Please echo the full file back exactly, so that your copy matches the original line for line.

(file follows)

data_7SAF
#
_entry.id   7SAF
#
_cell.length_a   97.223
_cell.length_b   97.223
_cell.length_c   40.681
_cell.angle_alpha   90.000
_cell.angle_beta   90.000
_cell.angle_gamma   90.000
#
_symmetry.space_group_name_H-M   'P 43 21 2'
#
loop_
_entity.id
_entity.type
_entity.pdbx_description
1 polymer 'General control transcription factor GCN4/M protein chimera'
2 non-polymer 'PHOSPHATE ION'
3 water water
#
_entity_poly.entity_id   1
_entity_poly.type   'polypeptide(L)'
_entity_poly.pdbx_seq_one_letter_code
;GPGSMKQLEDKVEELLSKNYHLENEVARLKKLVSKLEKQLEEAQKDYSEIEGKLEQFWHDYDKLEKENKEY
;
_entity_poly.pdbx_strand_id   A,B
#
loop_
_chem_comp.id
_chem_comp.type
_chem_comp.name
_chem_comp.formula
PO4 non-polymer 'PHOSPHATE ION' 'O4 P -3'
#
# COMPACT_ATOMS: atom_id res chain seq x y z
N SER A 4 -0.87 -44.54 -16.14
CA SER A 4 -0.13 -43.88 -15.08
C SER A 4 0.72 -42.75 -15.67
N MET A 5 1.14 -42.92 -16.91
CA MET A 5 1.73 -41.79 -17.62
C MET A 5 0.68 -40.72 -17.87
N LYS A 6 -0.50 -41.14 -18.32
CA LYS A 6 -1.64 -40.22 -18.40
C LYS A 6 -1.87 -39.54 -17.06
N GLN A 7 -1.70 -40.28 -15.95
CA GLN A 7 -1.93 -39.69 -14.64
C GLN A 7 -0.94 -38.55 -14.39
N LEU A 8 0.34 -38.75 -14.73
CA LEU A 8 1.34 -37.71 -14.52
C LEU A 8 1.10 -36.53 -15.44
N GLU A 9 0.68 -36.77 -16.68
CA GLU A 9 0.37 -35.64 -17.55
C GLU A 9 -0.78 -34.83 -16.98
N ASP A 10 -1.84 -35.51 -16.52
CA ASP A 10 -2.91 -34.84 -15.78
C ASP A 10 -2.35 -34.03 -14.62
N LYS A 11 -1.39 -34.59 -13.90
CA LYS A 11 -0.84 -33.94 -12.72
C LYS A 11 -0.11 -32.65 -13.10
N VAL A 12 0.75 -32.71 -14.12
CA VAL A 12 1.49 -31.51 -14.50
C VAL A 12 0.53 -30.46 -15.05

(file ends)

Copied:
data_7SAF
#
_entry.id   7SAF
#
_cell.length_a   97.223
_cell.length_b   97.223
_cell.length_c   40.681
_cell.angle_alpha   90.000
_cell.angle_beta   90.000
_cell.angle_gamma   90.000
#
_symmetry.space_group_name_H-M   'P 43 21 2'
#
loop_
_entity.id
_entity.type
_entity.pdbx_description
1 polymer 'General control transcription factor GCN4/M protein chimera'
2 non-polymer 'PHOSPHATE ION'
3 water water
#
_entity_poly.entity_id   1
_entity_poly.type   'polypeptide(L)'
_entity_poly.pdbx_seq_one_letter_code
;GPGSMKQLEDKVEELLSKNYHLENEVARLKKLVSKLEKQLEEAQKDYSEIEGKLEQFWHDYDKLEKENKEY
;
_entity_poly.pdbx_strand_id   A,B
#
loop_
_chem_comp.id
_chem_comp.type
_chem_comp.name
_chem_comp.formula
PO4 non-polymer 'PHOSPHATE ION' 'O4 P -3'
#
# COMPACT_ATOMS: atom_id res chain seq x y z
N SER A 4 -0.87 -44.54 -16.14
CA SER A 4 -0.13 -43.88 -15.08
C SER A 4 0.72 -42.75 -15.67
N MET A 5 1.14 -42.92 -16.91
CA MET A 5 1.73 -41.79 -17.62
C MET A 5 0.68 -40.72 -17.87
N LYS A 6 -0.50 -41.14 -18.32
CA LYS A 6 -1.64 -40.22 -18.40
C LYS A 6 -1.87 -39.54 -17.06
N GLN A 7 -1.70 -40.28 -15.95
CA GLN A 7 -1.93 -39.69 -14.64
C GLN A 7 -0.94 -38.55 -14.39
N LEU A 8 0.34 -38.75 -14.73
CA LEU A 8 1.34 -37.71 -14.52
C LEU A 8 1.10 -36.53 -15.44
N GLU A 9 0.68 -36.77 -16.68
CA GLU A 9 0.37 -35.64 -17.55
C GLU A 9 -0.78 -34.83 -16.98
N ASP A 10 -1.84 -35.51 -16.52
CA ASP A 10 -2.91 -34.84 -15.78
C ASP A 10 -2.35 -34.03 -14.62
N LYS A 11 -1.39 -34.59 -13.90
CA LYS A 11 -0.84 -33.94 -12.72
C LYS A 11 -0.11 -32.65 -13.10
N VAL A 12 0.75 -32.71 -14.12
CA VAL A 12 1.49 -31.51 -14.50
C VAL A 12 0.53 -30.46 -15.05